The Global Slavery Index report reveals that in 2016 in Poland, there were over 181,000 modern slaves - 0.476% of the Polish population.
Premiere: May 17th 2018
Running time: 2 h 45 min
They are practically everywhere. In fashionable Warsaw restaurants, on construction sites, in closed factories, in processing plants, orchards and farms. They come from Ukraine, Belarus, Korea, Philippines, China and Vietnam. Sometimes they are Poles. The Global Slavery Index report reveals that in 2016 in Poland, there were over 181,000 modern slaves, which amounts to 0.476% of the Polish population. However, slavery here is not a metaphor describing any kind of exploitation. This concerns situations of unpaid forced labour, related to human trafficking or fictional debt. We decided to investigate and discover where these statistics come from, and to what situations, places and histories they are connected. And eventually, to answer the question: why is this phenomenon entirely invisible and rarely commented in the public debate? These activities resulted in a performance-exhibition.
Alongside an in-depth analysis of the local situation, we confront testimonies, narratives, visual materials, documents and thoughts from various places across the world, outlining a history of capitalist development from the perspective of slavery. However, in the end, it is not the historical perspective that becomes a matter of overriding importance, but the archaeology of the present and the reflection on slavery as a symptom of the future of work. If we want to imagine a different kind of employment than hired work based on hierarchy, subordination and violence, we need to rethink its most radical extreme, which is modern slavery.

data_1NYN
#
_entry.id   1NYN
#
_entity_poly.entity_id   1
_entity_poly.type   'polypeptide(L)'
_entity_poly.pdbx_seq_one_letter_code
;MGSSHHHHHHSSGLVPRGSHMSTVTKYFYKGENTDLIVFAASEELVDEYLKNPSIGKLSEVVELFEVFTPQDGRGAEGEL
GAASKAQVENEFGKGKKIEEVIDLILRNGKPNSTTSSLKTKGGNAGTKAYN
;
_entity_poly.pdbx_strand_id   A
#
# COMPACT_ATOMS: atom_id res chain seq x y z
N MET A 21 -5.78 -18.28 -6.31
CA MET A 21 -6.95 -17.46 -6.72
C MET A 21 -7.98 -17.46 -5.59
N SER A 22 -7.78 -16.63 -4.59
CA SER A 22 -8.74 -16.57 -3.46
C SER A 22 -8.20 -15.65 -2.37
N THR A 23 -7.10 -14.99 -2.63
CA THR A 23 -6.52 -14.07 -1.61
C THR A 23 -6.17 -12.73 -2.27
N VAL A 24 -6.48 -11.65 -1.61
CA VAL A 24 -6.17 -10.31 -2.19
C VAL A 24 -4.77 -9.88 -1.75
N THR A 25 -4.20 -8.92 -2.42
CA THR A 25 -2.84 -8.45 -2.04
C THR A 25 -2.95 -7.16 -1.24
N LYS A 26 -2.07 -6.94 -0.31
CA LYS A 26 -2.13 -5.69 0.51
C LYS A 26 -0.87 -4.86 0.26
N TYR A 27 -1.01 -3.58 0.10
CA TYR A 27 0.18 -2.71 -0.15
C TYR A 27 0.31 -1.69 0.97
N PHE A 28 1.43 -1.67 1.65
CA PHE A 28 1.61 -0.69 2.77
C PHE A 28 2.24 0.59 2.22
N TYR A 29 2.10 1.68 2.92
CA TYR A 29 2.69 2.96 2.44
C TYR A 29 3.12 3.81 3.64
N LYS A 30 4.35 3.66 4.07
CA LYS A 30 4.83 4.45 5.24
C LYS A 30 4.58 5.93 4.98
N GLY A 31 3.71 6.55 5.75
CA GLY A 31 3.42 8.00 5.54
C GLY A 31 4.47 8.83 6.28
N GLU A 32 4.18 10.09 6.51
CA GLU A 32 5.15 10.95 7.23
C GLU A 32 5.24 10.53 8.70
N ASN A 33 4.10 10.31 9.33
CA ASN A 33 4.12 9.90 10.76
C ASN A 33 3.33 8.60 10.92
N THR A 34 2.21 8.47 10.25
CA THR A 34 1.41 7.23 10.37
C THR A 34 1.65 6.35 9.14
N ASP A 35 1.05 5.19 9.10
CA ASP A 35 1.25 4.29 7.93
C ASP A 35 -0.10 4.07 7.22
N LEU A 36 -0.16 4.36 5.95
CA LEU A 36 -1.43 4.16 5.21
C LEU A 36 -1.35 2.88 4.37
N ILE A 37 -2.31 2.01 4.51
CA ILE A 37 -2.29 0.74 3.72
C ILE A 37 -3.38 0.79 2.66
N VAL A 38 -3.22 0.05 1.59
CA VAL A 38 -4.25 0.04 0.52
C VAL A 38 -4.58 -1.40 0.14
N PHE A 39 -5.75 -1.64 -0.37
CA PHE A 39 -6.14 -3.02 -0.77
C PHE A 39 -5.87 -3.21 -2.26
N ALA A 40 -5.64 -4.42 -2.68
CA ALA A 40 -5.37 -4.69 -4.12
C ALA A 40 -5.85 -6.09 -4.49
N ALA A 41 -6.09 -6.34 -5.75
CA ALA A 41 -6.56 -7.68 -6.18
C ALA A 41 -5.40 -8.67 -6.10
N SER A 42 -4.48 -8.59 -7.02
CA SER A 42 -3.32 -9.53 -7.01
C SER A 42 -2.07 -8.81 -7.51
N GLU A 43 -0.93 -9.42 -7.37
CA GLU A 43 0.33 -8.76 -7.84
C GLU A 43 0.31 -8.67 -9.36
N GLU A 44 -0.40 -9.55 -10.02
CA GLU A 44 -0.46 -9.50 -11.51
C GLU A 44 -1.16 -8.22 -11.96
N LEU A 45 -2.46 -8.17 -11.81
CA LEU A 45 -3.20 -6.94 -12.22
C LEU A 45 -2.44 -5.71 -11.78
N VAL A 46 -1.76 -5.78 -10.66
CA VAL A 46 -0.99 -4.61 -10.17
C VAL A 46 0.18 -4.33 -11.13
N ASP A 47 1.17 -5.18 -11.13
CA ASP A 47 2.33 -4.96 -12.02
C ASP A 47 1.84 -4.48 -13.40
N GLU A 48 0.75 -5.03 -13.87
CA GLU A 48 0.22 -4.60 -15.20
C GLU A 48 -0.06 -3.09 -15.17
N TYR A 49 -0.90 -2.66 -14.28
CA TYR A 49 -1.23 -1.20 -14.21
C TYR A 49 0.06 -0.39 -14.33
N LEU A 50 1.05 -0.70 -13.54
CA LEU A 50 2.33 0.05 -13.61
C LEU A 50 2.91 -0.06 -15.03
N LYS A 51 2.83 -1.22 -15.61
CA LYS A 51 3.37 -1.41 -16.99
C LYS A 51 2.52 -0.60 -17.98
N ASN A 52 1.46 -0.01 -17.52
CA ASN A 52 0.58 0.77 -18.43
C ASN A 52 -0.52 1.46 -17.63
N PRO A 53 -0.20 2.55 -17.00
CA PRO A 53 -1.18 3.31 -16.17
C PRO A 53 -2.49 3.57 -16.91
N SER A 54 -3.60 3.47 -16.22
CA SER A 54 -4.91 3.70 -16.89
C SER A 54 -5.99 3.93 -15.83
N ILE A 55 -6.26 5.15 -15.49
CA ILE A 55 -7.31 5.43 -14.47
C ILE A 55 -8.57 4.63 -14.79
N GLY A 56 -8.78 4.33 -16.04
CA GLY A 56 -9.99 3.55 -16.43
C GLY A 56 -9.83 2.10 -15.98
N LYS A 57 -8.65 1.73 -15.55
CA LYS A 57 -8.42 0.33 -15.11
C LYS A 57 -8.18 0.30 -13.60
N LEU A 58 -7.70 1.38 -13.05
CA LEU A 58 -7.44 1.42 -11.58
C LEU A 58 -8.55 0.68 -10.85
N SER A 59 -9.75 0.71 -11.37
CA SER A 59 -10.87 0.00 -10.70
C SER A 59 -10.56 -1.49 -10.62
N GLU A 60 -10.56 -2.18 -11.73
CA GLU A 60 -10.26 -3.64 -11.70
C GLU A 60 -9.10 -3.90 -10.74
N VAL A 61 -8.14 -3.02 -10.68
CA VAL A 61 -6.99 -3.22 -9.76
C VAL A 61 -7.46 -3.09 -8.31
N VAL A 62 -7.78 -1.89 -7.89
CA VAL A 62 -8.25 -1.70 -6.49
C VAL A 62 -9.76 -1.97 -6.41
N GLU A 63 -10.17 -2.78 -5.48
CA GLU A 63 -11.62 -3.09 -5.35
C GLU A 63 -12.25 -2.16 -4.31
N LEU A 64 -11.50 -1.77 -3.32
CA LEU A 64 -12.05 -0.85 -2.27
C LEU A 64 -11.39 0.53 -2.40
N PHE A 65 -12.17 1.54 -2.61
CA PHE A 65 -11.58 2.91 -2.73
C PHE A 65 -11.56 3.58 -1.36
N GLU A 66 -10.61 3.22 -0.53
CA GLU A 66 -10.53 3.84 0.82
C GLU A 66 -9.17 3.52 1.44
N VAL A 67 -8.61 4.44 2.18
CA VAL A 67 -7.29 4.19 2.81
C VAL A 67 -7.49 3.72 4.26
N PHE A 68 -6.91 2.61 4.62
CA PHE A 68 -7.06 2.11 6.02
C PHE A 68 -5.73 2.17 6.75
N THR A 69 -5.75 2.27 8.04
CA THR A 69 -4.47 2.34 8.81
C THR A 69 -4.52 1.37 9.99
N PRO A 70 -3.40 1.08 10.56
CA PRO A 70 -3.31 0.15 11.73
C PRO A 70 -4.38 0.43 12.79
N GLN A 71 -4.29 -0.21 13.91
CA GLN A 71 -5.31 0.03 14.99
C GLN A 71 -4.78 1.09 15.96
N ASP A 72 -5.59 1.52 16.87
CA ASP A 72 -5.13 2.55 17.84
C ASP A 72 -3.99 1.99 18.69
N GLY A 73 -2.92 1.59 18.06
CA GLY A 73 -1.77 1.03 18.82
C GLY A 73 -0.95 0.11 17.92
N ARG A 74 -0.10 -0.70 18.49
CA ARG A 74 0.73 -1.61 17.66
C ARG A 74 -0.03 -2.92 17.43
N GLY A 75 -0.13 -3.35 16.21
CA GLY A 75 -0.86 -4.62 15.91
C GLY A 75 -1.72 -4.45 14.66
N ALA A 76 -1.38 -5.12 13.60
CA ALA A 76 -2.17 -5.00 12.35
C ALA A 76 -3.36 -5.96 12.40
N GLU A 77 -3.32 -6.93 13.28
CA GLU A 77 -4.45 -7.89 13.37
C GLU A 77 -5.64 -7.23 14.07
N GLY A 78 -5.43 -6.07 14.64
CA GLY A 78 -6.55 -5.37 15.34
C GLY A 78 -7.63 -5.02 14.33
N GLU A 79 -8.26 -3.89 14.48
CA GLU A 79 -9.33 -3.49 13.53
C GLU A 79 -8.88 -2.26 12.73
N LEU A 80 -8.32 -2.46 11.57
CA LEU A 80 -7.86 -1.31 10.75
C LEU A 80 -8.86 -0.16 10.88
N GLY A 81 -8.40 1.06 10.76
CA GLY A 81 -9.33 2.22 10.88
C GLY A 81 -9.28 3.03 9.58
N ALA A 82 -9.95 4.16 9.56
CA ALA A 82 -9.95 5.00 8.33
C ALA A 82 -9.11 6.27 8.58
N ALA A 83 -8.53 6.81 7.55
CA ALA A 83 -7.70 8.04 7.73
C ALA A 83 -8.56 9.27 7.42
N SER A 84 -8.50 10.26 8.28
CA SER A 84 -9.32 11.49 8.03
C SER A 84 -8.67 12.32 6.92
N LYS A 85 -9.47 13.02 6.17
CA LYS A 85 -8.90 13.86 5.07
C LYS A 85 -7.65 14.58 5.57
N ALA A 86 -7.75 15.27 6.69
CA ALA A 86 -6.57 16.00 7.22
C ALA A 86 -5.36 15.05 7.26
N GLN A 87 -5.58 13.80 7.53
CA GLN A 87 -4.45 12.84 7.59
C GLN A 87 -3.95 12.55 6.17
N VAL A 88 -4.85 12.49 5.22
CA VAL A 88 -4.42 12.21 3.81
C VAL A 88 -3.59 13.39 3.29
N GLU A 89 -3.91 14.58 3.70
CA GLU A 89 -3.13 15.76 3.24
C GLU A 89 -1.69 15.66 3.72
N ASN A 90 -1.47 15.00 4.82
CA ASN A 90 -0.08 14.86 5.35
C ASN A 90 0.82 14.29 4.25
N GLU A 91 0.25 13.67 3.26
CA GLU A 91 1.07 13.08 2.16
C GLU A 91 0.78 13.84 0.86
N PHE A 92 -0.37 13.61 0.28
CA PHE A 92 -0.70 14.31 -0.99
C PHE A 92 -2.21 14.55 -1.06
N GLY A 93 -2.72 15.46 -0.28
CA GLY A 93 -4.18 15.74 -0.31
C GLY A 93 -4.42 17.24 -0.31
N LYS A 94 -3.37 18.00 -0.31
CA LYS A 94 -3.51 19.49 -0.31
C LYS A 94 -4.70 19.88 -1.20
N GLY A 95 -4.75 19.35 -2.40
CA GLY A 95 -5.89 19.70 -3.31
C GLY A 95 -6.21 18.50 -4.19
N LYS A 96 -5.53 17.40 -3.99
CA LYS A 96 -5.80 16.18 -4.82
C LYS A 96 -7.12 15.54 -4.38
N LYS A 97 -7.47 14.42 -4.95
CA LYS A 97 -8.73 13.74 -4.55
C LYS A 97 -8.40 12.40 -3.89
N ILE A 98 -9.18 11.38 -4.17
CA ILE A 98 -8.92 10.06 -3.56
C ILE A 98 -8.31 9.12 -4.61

We are showing slavery as a global contemporary phenomenon in its various forms and expressions, related to dramas and biographies of various people from a range of different cultures, religions and races. What we want to underline, however, is the fact that slaves don’t live on faraway, phantasmatic and unreal plantations, but also right behind the wall of the most sophisticated restaurant in Warsaw. After all, in slavery indexes, Poland ranks in the disgraceful first place in the European Union. So, we will tell you also about today’s Warsaw and its slavery stories – stories of particular people. For this very purpose, we have attempted a documentary investigation. Its reconstruction constitutes a significant part of the performance-exhibition. The attempt to understand slavery in contemporary Warsaw gives rise to a new topography of the city. We are talking about it by creating a particular alternative counter-cartography of urban violence.
Each crisis of capitalism and the resulting slump of the economic growth requires the process of primary capital accumulation to be repeated in a new form. Precisely then, dispossessions, particular movements of human masses and migrations occur, and new forms of colonialism emerge. This is also when slavery gains a particular significance. It is not a barbaric relic of the past, an oriental mirage looming into view out of historical accounts of journeys to Africa. It is not only a fantasy about the 19th century American South, or the image of ships transporting slaves to Americas within the transatlantic slave trade. Currently, all over the world, there are much more slaves – people who are not paid at all for their forced labour – than crossed the Atlantic during the 350 years. According to the Global Slavery Index from 2016, there are currently as many as 45.8 million people living as modern slaves. There isn’t much that we know about them.
The performance includes a description of the real situation of sexual violence.